Date of this Version
Front. Vet. Sci. 5:301.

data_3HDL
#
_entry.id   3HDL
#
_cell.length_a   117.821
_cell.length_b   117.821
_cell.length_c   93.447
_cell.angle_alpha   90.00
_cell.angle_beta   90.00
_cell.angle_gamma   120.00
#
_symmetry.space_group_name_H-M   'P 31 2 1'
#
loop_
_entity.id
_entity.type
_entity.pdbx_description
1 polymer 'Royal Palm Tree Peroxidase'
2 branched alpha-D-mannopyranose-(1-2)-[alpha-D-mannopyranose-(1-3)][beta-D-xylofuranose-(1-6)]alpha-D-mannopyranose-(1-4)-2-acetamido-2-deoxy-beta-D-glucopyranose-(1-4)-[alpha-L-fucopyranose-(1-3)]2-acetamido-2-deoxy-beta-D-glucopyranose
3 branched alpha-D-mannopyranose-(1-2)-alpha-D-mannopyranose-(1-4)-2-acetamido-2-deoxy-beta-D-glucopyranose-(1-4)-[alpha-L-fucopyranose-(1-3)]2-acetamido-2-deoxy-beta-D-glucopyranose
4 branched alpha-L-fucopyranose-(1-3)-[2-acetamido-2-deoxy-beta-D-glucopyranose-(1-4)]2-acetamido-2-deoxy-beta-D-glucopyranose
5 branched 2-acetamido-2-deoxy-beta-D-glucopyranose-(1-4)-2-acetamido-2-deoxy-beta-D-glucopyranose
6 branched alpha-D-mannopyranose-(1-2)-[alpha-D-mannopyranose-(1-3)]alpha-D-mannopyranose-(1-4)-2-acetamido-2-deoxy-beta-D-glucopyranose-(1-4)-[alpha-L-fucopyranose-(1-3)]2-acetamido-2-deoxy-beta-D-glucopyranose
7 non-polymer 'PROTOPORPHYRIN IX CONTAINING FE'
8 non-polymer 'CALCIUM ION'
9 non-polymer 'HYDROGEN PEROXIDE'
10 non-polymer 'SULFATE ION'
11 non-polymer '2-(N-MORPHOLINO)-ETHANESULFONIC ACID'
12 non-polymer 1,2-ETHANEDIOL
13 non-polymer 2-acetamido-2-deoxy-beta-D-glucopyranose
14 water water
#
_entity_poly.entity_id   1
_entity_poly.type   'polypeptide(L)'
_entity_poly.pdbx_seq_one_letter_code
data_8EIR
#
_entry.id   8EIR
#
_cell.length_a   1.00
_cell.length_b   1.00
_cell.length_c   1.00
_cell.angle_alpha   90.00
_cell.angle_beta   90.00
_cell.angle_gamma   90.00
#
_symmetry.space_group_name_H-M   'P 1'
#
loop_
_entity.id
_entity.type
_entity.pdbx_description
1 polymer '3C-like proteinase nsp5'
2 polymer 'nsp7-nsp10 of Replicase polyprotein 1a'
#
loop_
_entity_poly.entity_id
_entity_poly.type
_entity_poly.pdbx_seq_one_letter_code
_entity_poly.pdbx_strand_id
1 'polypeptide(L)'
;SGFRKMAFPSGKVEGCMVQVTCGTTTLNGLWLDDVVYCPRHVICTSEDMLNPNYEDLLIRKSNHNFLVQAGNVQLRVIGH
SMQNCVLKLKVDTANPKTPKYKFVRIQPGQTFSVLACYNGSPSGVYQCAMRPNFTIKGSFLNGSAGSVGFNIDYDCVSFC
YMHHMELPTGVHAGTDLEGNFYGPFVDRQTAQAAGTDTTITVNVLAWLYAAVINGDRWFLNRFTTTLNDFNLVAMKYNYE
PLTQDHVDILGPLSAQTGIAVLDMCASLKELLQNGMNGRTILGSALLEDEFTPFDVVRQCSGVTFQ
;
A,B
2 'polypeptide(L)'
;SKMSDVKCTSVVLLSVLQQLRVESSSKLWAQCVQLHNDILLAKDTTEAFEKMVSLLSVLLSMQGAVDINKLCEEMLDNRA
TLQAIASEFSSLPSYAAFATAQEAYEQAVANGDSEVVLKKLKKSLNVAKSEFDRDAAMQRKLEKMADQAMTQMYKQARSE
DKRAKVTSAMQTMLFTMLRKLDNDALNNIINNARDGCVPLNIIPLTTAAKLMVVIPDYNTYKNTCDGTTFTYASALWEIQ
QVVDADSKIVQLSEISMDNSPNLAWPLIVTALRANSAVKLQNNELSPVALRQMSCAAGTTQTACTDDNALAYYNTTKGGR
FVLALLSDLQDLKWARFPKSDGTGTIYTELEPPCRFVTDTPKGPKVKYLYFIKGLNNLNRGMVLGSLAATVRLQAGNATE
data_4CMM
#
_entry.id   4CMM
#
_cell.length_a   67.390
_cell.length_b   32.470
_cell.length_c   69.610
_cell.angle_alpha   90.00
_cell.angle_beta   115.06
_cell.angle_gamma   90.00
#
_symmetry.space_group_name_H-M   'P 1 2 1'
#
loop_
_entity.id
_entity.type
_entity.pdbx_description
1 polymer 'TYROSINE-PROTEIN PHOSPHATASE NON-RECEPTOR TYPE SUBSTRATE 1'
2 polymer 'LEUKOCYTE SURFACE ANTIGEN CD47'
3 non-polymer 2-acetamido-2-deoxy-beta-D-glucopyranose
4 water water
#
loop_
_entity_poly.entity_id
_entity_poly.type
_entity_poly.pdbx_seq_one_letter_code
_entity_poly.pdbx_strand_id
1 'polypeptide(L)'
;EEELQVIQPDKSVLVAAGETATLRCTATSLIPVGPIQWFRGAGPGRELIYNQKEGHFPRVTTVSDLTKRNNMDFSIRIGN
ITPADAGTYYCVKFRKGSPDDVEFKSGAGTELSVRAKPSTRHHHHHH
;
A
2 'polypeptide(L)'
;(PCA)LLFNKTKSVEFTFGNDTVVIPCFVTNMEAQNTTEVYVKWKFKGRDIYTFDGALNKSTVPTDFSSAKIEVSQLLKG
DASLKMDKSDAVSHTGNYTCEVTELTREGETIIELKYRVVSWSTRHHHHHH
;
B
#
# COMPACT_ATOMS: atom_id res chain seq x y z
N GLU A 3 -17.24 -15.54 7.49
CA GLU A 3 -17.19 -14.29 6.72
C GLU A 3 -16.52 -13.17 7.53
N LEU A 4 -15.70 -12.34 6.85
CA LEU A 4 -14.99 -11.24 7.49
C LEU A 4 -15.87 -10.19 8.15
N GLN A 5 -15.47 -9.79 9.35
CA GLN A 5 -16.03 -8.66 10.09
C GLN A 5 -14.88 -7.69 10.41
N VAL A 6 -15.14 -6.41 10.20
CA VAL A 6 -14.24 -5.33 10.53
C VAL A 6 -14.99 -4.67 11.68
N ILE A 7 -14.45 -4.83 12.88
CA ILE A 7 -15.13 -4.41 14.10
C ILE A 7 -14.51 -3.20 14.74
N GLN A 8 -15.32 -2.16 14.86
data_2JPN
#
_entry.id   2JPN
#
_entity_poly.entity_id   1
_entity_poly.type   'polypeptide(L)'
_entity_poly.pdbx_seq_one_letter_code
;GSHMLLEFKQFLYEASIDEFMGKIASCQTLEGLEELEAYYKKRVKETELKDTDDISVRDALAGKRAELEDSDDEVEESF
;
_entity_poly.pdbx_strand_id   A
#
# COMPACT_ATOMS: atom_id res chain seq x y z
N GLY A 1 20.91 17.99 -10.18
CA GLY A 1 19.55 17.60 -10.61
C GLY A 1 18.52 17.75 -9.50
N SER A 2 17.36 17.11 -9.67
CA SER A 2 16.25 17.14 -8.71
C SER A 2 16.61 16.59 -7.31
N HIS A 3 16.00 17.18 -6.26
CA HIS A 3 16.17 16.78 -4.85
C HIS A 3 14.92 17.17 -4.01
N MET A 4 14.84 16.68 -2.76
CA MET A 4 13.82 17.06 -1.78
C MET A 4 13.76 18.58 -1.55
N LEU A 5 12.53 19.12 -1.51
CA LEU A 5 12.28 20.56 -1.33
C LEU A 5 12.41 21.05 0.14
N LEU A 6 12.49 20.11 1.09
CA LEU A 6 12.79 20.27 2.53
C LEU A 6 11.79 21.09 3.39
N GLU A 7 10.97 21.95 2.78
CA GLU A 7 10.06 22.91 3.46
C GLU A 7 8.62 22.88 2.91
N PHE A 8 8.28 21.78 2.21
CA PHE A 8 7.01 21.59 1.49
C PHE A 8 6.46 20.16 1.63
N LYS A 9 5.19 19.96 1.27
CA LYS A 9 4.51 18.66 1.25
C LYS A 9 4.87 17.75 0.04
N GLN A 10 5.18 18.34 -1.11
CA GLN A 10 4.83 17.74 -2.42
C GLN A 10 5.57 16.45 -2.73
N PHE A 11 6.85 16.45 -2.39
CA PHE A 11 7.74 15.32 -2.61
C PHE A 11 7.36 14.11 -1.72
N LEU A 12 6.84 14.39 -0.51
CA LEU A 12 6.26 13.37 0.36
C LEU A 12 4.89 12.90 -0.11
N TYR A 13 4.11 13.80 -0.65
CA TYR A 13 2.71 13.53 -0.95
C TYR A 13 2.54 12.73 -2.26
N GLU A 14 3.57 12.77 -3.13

Free-ranging white-tailed deer (Odocoileus virginianus) are believed to be a self-sustaining reservoir for bovine tuberculosis (bTB) in northeastern Lower Michigan, USA. Although a comprehensive control program is in place and on-farm mitigation strategies to curtail bTB transmission between cattle and deer have been implemented for over a decade, cattle and deer continue to become infected with the disease. Thus, renewed motivation to eradicate bTB is needed if that is truly the goal. Recurrent detection of bTB in cattle in the region is of mounting concern for state and federal agricultural agencies, producers, and wildlife managers. Current on-farm mitigation efforts include fencing and refined cattle feeding and watering practices. Liberal removal of antlerless deer through hunter harvest and disease control permits (DCPs) issued to cattle producers and agency sharp shooters have also been ongoing. Although these strategies have merit and efforts to reduce prevalence in deer and occurrence of positive farms are elevated, additional actions are needed. Heightened management actions to combat bTB in deer could include deer vaccination programs, strategic habitat manipulations to redistribute deer from farms, and precision removal of deer in proximity to high-risk farms. Foundational research to address development and delivery of vaccine to free-ranging deer is complete. Strategic management and habitat manipulation could reduce and disperse local concentrations of deer while better meeting wildlife, forestry, and agricultural goals. The responses of local deer populations to targeted removal of individuals are generally understood and there is potential to reduce deer activity around agricultural operations while allowing them to persist nearby on natural foods. We summarize the history and progress to date, discuss the realized merit of novel management strategies, and suggest options to rid deer and cattle in Michigan of bTB.